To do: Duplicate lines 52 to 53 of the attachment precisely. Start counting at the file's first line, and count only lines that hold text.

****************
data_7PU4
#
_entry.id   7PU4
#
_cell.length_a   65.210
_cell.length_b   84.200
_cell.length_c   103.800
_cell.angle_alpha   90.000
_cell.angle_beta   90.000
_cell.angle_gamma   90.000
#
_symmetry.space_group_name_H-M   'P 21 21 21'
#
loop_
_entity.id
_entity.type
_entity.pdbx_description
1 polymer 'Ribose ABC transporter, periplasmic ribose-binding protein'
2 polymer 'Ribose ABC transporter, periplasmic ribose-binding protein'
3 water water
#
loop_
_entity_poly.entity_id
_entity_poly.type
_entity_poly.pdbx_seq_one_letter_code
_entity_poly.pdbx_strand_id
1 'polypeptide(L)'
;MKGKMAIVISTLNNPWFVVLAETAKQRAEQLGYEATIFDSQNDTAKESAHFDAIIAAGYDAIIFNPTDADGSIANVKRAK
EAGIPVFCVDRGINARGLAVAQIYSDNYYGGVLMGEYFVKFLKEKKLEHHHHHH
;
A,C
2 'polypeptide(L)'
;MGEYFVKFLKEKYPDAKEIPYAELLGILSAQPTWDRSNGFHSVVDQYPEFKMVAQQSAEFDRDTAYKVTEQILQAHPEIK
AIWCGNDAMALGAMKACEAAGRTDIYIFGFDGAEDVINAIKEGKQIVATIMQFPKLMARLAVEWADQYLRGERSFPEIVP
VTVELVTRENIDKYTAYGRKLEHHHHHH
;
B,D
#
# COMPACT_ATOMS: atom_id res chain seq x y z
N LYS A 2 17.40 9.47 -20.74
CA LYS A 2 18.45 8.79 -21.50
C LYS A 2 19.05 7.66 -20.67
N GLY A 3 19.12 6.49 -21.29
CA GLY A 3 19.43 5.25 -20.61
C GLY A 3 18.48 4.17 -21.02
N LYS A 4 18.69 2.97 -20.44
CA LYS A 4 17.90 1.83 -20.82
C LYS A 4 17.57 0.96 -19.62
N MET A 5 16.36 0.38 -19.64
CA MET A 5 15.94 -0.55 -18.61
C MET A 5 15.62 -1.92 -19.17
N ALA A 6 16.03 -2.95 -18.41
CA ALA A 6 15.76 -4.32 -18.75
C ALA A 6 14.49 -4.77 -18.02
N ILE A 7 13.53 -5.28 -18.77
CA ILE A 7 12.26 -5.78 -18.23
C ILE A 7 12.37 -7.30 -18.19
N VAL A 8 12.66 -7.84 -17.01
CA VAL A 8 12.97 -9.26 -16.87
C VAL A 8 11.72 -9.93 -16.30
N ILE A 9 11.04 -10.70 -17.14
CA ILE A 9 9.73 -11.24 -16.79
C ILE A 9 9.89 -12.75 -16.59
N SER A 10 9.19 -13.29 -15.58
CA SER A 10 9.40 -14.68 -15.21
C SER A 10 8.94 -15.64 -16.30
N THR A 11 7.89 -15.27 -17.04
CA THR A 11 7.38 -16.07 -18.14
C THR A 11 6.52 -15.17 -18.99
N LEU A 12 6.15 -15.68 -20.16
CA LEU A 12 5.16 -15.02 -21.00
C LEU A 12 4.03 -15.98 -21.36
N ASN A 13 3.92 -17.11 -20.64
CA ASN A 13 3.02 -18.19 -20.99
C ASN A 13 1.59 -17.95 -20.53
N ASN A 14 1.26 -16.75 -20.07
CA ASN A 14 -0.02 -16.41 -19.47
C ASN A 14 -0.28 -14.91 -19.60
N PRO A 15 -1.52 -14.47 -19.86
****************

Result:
N ALA A 6 16.03 -2.95 -18.41
CA ALA A 6 15.76 -4.32 -18.75